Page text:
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A recovery team that was set up to restore an endangered run of sockeye salmon was not consulted by the government before a decision was made in Ottawa not to list the fish under the Species At Risk Act.

And the team, which was supposed to save the Cultus Lake sockeye population from extinction, was disbanded in 2004 shortly after team members questioned the economic rationale for the then Liberal government's decision, the Cohen Commission of inquiry has been told.

Neil Schubert and Michael Bradford, both Department of Fisheries and Oceans officials assigned to help restore Cultus sockeye, confirmed that the department reached a decision to recommend against SARA listing before the recovery team was consulted.

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And Mr. Schubert said the team was disbanded, in 2004, shortly after it raised questions about the economic analysis the government based its recommendation on.

The Committee on the Status of Endangered Wildlife in Canada (COSEWIC) called for an emergency SARA listing after the Cultus sockeye population plunged from more than 20,000 to less than 1,000 annual spawners, largely because of fishing pressure.

But the Cohen Commission heard earlier this week that the government rejected the COSEWIC proposal because closing fisheries to protect Cultus fish would have cost $126-million in lost revenue.

Brenda Gaertner, a lawyer for 12 native bands that have standing at the Cohen Commission under the First Nations Coalition banner, suggested during cross examination that the recovery team was disbanded because it questioned the government's decision.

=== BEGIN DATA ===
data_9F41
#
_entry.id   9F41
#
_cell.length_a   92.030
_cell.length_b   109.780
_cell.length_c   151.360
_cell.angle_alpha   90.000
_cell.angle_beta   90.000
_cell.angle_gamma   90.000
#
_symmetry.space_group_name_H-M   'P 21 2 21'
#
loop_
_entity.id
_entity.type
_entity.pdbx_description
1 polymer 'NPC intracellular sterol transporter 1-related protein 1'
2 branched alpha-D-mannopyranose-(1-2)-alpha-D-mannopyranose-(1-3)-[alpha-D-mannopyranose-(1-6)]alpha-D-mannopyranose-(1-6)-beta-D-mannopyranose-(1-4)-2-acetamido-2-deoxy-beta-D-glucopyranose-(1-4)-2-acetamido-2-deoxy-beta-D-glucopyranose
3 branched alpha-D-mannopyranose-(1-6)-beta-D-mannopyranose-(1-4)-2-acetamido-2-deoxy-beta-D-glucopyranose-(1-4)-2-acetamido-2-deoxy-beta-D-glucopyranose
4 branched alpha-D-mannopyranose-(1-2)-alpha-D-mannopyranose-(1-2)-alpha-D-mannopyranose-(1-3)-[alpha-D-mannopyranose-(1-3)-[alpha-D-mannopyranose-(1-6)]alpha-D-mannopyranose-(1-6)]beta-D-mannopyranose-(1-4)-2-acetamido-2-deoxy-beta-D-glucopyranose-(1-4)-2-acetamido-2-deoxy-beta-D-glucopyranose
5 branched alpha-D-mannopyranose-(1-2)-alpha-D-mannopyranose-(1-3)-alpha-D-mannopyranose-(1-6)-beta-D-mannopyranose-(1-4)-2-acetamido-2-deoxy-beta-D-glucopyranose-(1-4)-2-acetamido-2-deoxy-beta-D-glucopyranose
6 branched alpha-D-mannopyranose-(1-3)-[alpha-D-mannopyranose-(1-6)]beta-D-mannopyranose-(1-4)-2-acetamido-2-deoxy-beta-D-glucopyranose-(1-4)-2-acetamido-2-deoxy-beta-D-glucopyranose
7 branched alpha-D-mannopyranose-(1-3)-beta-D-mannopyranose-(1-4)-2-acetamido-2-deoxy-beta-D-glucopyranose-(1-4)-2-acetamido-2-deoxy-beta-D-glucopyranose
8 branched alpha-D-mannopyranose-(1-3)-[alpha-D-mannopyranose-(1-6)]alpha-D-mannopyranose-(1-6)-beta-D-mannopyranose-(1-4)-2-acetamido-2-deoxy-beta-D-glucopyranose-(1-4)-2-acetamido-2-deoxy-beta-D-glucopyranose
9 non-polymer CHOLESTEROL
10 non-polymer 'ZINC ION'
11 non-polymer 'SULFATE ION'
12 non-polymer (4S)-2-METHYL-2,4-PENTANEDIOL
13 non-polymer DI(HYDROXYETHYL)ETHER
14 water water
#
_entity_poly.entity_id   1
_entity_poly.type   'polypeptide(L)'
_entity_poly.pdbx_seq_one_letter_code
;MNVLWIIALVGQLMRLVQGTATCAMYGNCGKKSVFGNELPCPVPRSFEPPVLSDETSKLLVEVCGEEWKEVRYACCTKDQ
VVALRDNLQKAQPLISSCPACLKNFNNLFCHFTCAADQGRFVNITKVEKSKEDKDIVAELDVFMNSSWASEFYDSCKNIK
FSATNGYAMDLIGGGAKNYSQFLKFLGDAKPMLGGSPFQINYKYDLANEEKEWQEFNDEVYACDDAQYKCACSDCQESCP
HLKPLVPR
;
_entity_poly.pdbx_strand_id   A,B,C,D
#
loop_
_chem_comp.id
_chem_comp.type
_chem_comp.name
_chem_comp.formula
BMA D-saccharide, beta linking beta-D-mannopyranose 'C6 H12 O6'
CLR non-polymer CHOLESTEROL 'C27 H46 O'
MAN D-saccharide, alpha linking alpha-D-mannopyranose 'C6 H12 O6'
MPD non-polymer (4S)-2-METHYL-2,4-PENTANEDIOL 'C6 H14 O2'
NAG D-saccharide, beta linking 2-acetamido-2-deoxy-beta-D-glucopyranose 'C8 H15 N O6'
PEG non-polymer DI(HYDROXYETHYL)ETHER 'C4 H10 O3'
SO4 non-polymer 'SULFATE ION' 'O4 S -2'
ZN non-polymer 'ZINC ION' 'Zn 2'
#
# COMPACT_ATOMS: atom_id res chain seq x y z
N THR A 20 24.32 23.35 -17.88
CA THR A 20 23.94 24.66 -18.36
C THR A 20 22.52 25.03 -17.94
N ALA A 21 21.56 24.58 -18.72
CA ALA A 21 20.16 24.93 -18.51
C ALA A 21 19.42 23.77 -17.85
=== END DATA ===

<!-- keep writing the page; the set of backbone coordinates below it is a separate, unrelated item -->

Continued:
"There were certainly members of the team that voiced that view, that we were being disbanded as a team because we had had the audacity to criticize the socioeconomic analysis," Mr. Schubert replied.

Among documents filed as evidence at the inquiry are minutes from a Cultus sockeye recovery team meeting, in the fall of 2004, when "members expressed disappointment that the team wasn't provided an opportunity to comment on the socio-economic evaluations."

The minutes also show members were concerned the economic analysis was wrong and that it did not consider the future value of saving the run.

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"One member wondered how he could tell his clients that these fish are important when there is a perception that [DFO]does not believe they are. Another suggests that, if these species can't be listed, will it ever be possible to list any economically utilized species."

Cultus fish spawn in a small lake near Chilliwack, about 100 kilometres east of Vancouver. They are genetically unique, but they look identical to other sockeye and are taken in commercial nets set for other, larger runs of fish.

DFO has been trying to restore the run through a hatchery program and by killing northern pike minnows, a fish that preys on young sockeye in Cultus Lake.

Dr. Bradford said those efforts have had some success, but the four-year average for Cultus sockeye remains at 1,000 fish. He said that is enough "to get it off life support … but we are a long way" from rebuilding the stock to previous levels.

Editor's note: Neil Schubert, head of the freshwater ecosystems section of the Department of Fisheries and Oceans, testified at the Cohen Commission that "there were certainly members of the team that voiced that view, that we were being disbanded as a team because we had had the audacity to criticize the socioeconomic analysis." Incorrect information appeared in an earlier version of this story. This version has been corrected.

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About the Author
National correspondent

Mark Hume is a National Correspondent for The Globe and Mail, based in Vancouver, writing news and feature stories on a daily basis about his home province of British Columbia. His weekly column, which often challenges the orthodoxy on environmental issues, appears every Monday. More

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